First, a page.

PaintPRO , Vol. 7, No. 2
March/April 2005
PaintPRO Vol 7 No 2

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Related Readings:
Brush Technology
Technology Advances
Searching for the Perfect Paint Brush
Faux Effects Using Rollers
Paint Scrapers
Brushes & Rollers for Decorative Work
Brushing Basics
Other articles in this issue:
Texturing Drywall
Stripping Masonry Blocks
Ceramic Coatings
Construction Outlook
Sheepskin Rollers
Estimating, Etc.
Contractor Profile: Alan Bond
Manufacturer Profile: Corona Brush
Paint Industry News
Product News
Product Profiles
Toolbox: Sanders & Scrapers
Painting Tips
 
PaintPRO Archives
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Wooster Sheepskin Rollers

 

 

 

Paint Rollers,
Sheepskin Rollers

Sheepskin rollers have many fine qualities, but new synthetics — cheaper and more consistent — are nipping at their heels.
by John Strieder

Once upon a time, before VOC regulations, water-based paints and ever-improving synthetics, painters had to make do with oil-based paint and sheepskin rollers.

But how does the sheepskin stack up in today’s marketplace, with its dizzying number of choices in both coating and roller material?

A sheepskin roller is different, first and foremost, because it starts as a piece of a living creature. Sheepskin is hair and tanned skin, often from the same young lamb sold in supermarkets. It is manufactured by Nature, not in a factory. It stays more or less the same until Nature intervenes.

“Sheepskin is still held up as a standard by which a roller cover is measured,” says Sharon Dentz, spokesperson for Wooster Brush Co.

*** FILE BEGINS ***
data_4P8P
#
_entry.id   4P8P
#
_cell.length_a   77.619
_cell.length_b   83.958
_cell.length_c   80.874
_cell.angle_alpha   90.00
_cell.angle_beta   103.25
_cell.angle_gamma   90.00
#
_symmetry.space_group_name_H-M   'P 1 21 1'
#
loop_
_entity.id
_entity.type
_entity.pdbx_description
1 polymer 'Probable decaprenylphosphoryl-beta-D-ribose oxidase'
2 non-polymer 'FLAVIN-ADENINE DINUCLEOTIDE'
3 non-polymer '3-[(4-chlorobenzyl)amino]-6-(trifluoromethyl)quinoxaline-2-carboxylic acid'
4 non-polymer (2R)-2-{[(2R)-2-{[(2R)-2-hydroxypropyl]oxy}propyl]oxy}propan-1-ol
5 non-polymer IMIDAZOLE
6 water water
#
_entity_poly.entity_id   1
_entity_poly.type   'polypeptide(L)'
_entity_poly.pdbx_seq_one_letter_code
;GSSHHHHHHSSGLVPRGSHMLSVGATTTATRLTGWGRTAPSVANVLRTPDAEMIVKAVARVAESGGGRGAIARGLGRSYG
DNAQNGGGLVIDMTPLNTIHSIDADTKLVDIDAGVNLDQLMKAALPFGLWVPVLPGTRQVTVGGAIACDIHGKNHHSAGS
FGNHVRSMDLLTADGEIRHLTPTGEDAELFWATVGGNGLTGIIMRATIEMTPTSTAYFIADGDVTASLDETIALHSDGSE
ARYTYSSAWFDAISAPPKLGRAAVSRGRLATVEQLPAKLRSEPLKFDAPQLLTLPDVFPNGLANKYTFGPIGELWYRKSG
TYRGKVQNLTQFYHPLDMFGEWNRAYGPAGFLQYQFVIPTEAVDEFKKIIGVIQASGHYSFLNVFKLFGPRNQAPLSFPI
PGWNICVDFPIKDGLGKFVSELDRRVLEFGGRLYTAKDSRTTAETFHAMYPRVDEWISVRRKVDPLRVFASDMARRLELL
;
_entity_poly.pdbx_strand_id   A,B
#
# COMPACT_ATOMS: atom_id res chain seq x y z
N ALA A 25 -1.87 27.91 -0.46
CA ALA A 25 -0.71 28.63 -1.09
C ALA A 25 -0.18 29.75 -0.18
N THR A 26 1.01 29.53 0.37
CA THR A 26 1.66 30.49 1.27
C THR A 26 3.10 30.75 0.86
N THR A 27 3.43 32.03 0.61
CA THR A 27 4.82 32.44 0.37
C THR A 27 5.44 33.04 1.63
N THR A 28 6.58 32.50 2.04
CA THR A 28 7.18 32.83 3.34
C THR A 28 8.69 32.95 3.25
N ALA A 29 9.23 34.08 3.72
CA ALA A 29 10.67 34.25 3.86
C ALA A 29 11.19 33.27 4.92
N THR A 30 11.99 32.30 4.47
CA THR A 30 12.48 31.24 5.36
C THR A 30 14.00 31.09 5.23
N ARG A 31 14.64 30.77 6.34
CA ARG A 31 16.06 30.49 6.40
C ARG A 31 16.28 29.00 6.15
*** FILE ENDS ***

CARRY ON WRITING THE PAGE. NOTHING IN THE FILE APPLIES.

Sheepskin rollers are prized for their thick fur. Most shearling rollers have naps ranging from 1⁄2 inch to 11⁄2 inch.

Merino Sheepskin RollersThe hair is firmly attached to the tanned skin, making for a much stronger bond than one often gets with fibers stapled or woven into the fabric net of a synthetic. Even the most carefully knit and woven fibers can come out; these fibers are integrally attached. “The best part of sheepskin rollers is that the hair on the skin itself is an integral part of the roller,” says Michael Norton, vice president of operations for Elder & Jenks, a division of Muralo Inc.

The hides of many sheepskin rollers are wrapped around a phenolic core — a paper core saturated with phenolic resin, then baked.

A synthetic material with long fibers is not sheepskin. Neither is mohair, which has a short, velvety pelt. Lambswool roller covers, like wool sweaters, are woven from sheared sheep hair, generally mixed 50-50 with polyester, and attached to their cores artificially.

Sheepskin is special because of hair length and density, says Sherman Weiss, CEO of Great American Marketing Inc. The fibers are longer, and there are more of them per inch. And that means faster painting, he says. “It’s going to pick up a lot of paint. It will give you maximum paint pickup and release. It’s also going to provide greater coverage.”

What’s more, the long fibers on a sheepskin roller will reach into the crevices of a textured wall, such as stucco, or an uneven surface. It’s ideal for painting textured exteriors, says Norton. “An exterior surface is pretty abrasive, and wool seems to hold up pretty well.”

 
 
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